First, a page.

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No One Loves Us Here

A British playwright’s irreverent, amusing, and scathing critique of the ever-elusive American Dream that is more cerebral than heartfelt.

Jessica Kitchens, Christian Ryan, Dick Hughes (on floor) and Anthony Michael Irizarry in a scene from New Light Theater Project’s production of “No One Loves Us Here” (Photo credit: Hunter Canning)

Jessica Kitchens, Christian Ryan, Dick Hughes (on floor) and Anthony Michael Irizarry in a scene from New Light Theater Project’s production of “No One Loves Us Here” (Photo credit: Hunter Canning)

Daniel J. Lee, Critic

Have you ever said you wanted to kill someone you love? Have you ever actually meant it? No One Loves Us Here, Ross (Picture Ourselves in Latvia) Howard’s new play appearing at Urban Stages, addresses this very question. Through a series of escalating instances of domestic violence, the British playwright aims to explore the fantasies and boundaries of some of societies most revered members—businessmen, homemakers, and other ostensibly hard workers. The result is an irreverent, amusing, and scathing critique of the ever-elusive American Dream that is more cerebral than heartfelt.

Set in a suburban, upper-class California living room, No One Loves Us Here chronicles the demise of a married couple’s seemingly idyllic life. On the surface, Mr. and Mrs. Beaumont appear to have it all: he maintains a white collar job and active social life while she enjoys afternoons of garden pruning and homemaking. However, the status quo begins to change when Washington, the 19-year-old Native American video store clerk (do people still patronize video stores in 2015?), arrives in the neighborhood and strikes up a conversation with Mr. Beaumont. As the two get to know each other better, the young husband reveals his most sincere desire to have his wife murdered; Washington agrees to help in exchange for free rent in the family guest house. Thrown in to complicate matters are Jack, Mrs. Beaumont’s misogynistic father, and Amber, the attractive, nosy neighbor with secrets. The façade of dignity and decorum crumbles as the groups’ opposing family backgrounds, gender roles, and socioeconomic upbringings clash.

The play is aptly named: while Howard’s characters are too fascinating to dismiss, they are also too frigid to care about. Clearly most interested in the political and sociological implications of American suburbia, the playwright forgoes emotional depth and vulnerability in favor of insults and violence. Even his eminently relatable housewives Mrs. Beaumont and Amber are reduced to manic, quasi-comedic sketches that ask little empathy of their audience.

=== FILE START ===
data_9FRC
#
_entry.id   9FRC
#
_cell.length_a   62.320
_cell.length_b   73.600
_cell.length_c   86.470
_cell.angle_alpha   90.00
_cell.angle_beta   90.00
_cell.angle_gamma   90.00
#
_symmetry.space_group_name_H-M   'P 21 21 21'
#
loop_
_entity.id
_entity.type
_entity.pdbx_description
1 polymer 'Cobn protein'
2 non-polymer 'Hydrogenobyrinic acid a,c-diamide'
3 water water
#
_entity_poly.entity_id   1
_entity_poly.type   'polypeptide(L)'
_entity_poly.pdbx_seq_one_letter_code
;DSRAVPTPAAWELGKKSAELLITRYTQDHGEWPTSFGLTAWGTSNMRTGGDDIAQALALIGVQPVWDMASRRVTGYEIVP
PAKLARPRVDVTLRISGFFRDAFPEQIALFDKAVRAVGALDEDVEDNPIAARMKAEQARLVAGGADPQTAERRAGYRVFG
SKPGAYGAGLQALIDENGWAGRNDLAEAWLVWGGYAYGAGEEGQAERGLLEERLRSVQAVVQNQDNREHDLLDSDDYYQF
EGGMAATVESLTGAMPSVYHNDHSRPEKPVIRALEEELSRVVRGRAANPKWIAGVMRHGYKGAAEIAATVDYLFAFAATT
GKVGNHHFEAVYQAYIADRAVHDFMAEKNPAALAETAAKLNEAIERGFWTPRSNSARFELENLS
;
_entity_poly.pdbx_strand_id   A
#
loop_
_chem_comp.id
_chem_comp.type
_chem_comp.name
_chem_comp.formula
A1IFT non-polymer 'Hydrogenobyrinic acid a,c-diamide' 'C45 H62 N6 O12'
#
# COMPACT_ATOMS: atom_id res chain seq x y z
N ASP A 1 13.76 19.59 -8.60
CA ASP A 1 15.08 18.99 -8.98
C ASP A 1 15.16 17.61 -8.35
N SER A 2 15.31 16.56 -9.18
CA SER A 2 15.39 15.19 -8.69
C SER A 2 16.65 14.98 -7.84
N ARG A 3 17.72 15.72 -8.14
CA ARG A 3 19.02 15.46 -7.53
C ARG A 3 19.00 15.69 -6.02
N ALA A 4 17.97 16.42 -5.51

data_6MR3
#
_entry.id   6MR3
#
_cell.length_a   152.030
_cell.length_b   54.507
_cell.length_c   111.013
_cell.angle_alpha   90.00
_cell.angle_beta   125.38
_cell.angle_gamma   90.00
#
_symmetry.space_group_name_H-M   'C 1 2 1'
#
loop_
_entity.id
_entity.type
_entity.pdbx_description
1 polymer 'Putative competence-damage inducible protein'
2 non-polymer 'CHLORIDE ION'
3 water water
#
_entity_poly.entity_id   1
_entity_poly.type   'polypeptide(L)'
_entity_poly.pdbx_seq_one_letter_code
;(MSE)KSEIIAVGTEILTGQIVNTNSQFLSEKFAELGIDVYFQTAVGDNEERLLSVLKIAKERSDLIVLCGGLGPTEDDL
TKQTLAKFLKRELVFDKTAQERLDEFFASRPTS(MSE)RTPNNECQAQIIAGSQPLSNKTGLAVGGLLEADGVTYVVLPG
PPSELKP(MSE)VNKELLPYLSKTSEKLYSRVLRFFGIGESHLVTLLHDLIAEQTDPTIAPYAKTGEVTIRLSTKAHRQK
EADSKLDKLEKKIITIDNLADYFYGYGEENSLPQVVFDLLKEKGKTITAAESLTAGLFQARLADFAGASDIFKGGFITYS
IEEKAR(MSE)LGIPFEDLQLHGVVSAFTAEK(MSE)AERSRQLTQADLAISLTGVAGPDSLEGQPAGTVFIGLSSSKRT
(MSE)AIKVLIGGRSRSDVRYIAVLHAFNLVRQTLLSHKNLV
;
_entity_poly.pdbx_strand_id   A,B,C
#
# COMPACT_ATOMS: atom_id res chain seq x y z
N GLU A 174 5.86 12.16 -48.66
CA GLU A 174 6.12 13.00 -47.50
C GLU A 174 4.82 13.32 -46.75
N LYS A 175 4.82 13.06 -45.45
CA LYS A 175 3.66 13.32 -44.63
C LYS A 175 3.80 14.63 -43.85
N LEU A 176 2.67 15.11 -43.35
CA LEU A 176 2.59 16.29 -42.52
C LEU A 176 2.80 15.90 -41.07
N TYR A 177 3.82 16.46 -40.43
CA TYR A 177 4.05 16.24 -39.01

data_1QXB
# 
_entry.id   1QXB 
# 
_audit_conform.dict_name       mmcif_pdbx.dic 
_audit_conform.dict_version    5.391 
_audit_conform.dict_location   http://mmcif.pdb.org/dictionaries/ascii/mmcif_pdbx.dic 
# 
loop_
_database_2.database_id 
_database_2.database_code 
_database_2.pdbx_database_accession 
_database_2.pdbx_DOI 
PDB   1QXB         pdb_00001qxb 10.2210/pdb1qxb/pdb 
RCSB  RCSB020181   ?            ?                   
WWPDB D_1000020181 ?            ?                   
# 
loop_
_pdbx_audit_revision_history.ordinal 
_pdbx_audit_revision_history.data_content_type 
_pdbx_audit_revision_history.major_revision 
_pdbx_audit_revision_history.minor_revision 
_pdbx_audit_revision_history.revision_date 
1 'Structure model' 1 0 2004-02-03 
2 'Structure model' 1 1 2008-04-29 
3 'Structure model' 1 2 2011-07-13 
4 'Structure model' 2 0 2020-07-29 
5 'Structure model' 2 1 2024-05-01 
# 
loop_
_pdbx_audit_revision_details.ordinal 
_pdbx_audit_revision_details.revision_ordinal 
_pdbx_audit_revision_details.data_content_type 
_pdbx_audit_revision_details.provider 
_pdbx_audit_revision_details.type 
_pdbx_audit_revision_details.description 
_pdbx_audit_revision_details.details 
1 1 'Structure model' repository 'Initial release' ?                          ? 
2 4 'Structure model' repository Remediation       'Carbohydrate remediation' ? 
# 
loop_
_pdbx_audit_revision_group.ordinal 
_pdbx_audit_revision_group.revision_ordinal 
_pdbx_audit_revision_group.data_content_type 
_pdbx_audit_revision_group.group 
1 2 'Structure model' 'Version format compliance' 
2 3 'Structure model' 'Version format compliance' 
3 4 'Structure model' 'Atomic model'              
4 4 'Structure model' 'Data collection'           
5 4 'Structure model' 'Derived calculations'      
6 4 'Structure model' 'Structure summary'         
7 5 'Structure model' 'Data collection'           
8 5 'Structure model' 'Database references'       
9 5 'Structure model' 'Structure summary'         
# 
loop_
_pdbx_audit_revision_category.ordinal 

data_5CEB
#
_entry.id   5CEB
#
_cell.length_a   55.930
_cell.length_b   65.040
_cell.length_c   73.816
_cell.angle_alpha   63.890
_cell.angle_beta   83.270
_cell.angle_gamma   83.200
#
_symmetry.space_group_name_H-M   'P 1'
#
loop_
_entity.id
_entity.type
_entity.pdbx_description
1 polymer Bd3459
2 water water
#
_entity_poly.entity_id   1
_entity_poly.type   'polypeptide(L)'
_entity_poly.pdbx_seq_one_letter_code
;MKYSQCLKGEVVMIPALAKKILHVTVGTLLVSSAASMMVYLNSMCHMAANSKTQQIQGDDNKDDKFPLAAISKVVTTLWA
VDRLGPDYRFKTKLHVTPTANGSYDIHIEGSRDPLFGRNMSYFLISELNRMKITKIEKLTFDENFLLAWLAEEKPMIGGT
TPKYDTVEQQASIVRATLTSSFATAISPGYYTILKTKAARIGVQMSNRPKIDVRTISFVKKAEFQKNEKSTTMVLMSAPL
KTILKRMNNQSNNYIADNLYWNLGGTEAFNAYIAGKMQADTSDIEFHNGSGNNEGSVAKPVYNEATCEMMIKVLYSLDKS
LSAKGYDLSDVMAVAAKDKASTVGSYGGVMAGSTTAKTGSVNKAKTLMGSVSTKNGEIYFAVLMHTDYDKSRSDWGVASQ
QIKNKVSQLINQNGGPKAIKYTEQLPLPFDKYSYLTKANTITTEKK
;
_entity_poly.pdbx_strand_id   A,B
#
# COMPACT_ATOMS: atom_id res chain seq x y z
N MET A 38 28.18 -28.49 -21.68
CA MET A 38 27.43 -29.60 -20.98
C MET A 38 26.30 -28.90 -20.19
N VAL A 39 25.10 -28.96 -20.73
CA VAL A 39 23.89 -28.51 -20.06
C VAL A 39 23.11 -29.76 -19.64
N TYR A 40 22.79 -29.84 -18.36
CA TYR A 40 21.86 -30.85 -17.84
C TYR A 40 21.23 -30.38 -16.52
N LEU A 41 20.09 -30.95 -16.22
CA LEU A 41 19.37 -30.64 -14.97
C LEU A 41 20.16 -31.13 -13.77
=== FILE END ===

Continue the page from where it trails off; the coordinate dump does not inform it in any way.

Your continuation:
April Kidwell and Christian Ryan (Hunter Canning) - esized 96@5

April Kidwell and Christian Ryan in a scene from New Light Theater Project’s “No One Love Us Here” (Photo credit: Hunter Canning)

Likewise, Jerry Heymann’s visceral and vulgar direction emphasizes the play’s moral depravity and brutality. Not afraid of stage slaps, stomach punches, or head wounds, Heymann and fight director Scott Barrow frankly depict this dysfunctional family’s darkest desires. Throughout the evening, the cast litters set designer Brian Dudkiewicz’s appropriately sterile and charmless living room with cigarette ashes, weapons, and bodily fluids.

The No One Loves Us Here ensemble cast of undercover miscreants is similarly devious, each trying hard to mask their latent, dangerous capabilities. While Christian Ryan hides Mr. Beaumont’s homicidal urges behind a shield of professionalism, Jessica Kitchens veils Mrs. Beaumont’s sorrows in a numbing curtain of vodka. Likewise, Dick Hughes cloaks Jack’s bigotry in an air of authority, and April Kidwell covers Amber’s sexual frustrations in a layer of makeup. Anthony Michael Irizarry, however, proves to be the most volatile; from the outset, his perceptive and wounded Washington appears fragile enough to crack at any moment. And, boy, does he crack!

Howard’s new work illustrates the characteristically 21st Century sentiments of unbridled selfishness, feigned apathy, and perennial discontent. His pointed, political indictment of our skewed American values is simultaneously too hard to watch and too illuminating to ignore. No One Loves Us Here is an entertaining, engaging bloodbath that leaves its audience thinking lots and feeling little. Perhaps this is as it should be.

No One Loves Us Here (through February 7, 2015)

New Light Theater Project

Urban Stages, 259 West 30th Street, in Manhattan

For tickets, call 630-632-1439 or visit http://www.BrownPaperTickets.com

Running time: one hour and 50 minutes with one intermission

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